Last updated: January 25. 2014 9:16AM - 4288 Views
By - aoverfelt@civitasmedia.com



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LAURINBURG — A 15-year-old who was gunned down while walking on a city street last weekend is remembered as a playful teenager who had aspirations of playing professional football; and in the wake of his death, a local pastor is wondering how to put an end to the violence he sees all too often.


“Ty’rek was a sweet boy, very playful,” said William Harrison of his nephew, who died at a hospital early Sunday, hours after being struck multiple times by bullets fired from a passing white Lincoln. “He was different from a lot of people.”


Harrison, who traveled from Virginia for the viewing and burial of Amming Ty’rek Harrison, a sophomore at Scotland High School who excelled in a city recreational football league and was known simply as Ty’rek to friends and family, fought back tears as he stood on the front porch of the home the teenager shared with his grandmother on Willow Street.


“I’m just glad my sister and mother were able to speak with him at the hospital,” Harrison said.


Police say Ty’rek was also able to give them clues that led to the arrest of three men less than a week later.


Eddie Frank McLaurin III, 20, of 312 Carver St., Apt. H; Shaquille Juwan Deberry, 21, of 19500 Lauchwood Lane; and Johnny Devante Williams, 20, of 19100 Blakely Road were each charged with murder on Thursday and are being held in the Scotland County jail without bond.


The men also face charges of assault with a deadly weapon with intent to kill inflicting serious injury and felony conspiracy.


Police say Ty’rek was walking with 17-year-old Dyrek McDonald and two others, all of whom fled when shots rang out. McDonald was later contacted by police when they learned he had been shot in the leg, and was treated and released at Scotland Memorial Hospital before being turned over to Maxton authorities for outstanding warrants in Robeson County.


McLaurin, Deberry and Williams all have criminal records that include assault and weapons charges.


Ty’rek’s death, Police Chief Darwin Williams said at a press conference Friday, was an act of random, senseless violence.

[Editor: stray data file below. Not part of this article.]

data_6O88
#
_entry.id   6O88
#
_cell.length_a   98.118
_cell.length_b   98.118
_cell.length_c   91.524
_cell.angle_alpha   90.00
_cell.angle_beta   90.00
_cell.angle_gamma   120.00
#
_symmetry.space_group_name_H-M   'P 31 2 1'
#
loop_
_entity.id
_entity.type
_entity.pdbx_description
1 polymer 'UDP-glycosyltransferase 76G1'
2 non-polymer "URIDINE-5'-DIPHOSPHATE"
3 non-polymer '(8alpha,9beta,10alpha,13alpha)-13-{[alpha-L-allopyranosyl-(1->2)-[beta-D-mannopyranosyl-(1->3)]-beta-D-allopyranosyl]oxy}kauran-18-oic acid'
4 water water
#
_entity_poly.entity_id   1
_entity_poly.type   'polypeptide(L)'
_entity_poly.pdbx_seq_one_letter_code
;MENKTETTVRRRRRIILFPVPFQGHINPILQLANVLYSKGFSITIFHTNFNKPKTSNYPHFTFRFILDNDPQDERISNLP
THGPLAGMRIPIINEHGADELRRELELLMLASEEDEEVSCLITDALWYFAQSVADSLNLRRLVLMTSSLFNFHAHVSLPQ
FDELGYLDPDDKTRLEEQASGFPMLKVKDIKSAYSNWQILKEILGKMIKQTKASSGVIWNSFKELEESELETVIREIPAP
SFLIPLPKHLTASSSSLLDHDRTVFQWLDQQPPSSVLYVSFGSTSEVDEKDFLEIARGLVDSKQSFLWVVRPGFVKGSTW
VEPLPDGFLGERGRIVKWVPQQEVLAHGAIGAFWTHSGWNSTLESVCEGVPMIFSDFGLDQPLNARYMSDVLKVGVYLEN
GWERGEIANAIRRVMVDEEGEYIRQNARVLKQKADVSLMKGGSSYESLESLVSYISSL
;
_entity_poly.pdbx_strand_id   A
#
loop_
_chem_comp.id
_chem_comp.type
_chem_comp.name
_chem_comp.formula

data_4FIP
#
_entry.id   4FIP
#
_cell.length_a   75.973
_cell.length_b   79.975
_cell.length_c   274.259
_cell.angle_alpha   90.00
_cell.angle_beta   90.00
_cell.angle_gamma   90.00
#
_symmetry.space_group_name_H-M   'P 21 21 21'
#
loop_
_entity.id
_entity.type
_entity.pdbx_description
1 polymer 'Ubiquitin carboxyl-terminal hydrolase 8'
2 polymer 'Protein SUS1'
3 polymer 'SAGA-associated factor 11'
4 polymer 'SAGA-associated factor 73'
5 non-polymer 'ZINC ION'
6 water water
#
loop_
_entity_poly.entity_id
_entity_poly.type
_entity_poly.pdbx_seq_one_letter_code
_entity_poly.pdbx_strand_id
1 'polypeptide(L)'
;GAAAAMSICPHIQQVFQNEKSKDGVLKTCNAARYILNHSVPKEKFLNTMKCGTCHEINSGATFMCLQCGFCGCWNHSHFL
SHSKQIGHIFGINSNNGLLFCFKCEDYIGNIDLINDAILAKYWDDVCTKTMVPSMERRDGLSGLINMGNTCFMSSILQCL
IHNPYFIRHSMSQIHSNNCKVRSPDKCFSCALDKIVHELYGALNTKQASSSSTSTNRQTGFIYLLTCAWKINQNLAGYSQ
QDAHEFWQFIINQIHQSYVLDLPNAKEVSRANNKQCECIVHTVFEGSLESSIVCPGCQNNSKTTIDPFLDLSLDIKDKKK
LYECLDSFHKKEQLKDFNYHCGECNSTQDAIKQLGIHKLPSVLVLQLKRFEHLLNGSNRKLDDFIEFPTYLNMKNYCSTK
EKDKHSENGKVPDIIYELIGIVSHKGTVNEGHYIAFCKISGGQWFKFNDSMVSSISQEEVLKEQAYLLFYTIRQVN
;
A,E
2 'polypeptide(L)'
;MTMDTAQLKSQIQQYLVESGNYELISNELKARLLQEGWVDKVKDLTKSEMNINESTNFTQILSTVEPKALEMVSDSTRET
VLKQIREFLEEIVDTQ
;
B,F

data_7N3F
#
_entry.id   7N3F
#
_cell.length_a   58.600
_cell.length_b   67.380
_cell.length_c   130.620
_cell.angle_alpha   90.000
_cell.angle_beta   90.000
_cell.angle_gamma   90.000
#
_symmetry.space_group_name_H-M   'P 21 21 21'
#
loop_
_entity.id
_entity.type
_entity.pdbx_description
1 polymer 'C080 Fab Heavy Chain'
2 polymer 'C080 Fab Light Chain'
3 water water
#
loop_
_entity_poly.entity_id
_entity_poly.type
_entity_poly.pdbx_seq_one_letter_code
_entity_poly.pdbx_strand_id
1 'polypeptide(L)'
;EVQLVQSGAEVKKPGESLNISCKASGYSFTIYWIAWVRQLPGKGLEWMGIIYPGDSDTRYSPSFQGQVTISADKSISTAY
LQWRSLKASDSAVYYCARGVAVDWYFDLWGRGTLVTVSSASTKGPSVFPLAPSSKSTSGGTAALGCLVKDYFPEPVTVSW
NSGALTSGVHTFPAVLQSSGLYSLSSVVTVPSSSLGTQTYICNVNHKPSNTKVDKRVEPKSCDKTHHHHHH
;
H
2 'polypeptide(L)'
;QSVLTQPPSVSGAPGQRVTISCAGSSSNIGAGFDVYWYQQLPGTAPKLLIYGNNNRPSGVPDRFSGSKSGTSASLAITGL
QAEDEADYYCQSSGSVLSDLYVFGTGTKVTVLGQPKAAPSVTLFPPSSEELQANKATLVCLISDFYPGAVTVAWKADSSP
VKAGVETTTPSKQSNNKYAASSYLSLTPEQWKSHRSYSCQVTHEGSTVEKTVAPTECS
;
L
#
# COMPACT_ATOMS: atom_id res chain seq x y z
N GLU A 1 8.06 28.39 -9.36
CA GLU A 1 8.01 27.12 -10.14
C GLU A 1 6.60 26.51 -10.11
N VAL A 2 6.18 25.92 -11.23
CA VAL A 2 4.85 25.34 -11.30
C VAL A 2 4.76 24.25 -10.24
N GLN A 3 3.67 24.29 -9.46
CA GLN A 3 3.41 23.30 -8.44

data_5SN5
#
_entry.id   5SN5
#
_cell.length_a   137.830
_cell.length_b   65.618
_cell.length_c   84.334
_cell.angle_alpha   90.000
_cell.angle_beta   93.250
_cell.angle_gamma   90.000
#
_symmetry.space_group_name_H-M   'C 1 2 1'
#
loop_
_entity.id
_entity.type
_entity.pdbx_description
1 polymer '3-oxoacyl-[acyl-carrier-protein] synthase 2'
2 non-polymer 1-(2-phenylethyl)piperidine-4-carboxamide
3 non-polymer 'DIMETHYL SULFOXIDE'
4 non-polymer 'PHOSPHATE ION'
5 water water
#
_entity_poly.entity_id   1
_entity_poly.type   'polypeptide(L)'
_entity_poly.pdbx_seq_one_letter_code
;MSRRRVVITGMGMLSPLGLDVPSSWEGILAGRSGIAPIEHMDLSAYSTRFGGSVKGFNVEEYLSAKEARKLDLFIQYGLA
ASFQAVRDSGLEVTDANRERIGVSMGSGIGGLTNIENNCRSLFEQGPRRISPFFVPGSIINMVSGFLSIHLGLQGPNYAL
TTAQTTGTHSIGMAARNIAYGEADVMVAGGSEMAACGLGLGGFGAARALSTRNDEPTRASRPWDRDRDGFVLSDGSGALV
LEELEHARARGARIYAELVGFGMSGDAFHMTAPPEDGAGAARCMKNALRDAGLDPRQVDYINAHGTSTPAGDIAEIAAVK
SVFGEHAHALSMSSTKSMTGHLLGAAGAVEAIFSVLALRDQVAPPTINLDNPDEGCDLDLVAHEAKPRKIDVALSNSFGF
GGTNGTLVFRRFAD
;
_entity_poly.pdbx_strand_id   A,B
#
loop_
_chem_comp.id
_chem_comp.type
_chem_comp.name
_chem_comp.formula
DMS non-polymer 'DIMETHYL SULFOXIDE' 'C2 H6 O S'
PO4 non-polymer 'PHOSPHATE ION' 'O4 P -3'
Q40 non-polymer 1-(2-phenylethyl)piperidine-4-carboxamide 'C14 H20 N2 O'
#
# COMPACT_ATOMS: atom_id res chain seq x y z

“He was walking down a street with some friends,” he said. “… We’re still trying to determine why it took place. We can speculate, but we’re trying to investigate and handle it the right way.”


Ty’rek was often seen walking the neighborhood by the Rev. Sam Standridge, pastor of South Laurinburg Baptist Church on Maple Street — located yards from the front lawn where Ty’rek was shot. The two would speak in passing, but were barely acquaintances.


When he heard about Saturday’s shooing, Stanridge was not surprised — only disheartened that the string of violence he has seen has no sign of abating anytime soon.


“When I was a kid we used to play king of the mountain,” Stanridge said. “That’s pretty much the same way over here. That’s the only thing they’ve got.”


Standridge has prayed throughout his tenure, which is nearing its four-year mark, for an answer to how to reach youth headed down a dark path. The solution, he says, is all about access to knowledge of what lies outside of the world which they create — a cold world filled with drugs, violence, and a philosophy of getting ahead at whatever the cost.


“The children have nothing to do. Therefore, they have no goals, they have nothing to aspire to. With that being said, their heroes become people that probably don’t need to be their heroes.”


A plan of action is something Standridge doesn’t have, but change is what he is striving for in small steps. Ideas have come from his congregation for outreach committees, and the church operates a food bank and also gives blankets and coats to those in need.


A semi-annual prayer vigil is also held, he said, no matter how many naysayers he may encounter.


“A lot of people who don’t believe in God anymore will say ‘Oh, that won’t help anything,’ but until it doesn’t, them I’m going to keep doing it, sure enough,” he said.


Harrison would also like to see a vigil held in Ty’rek’s honor — but only if it could remain peaceful.


“We want justice, but we don’t want to see any more violence,” he said.

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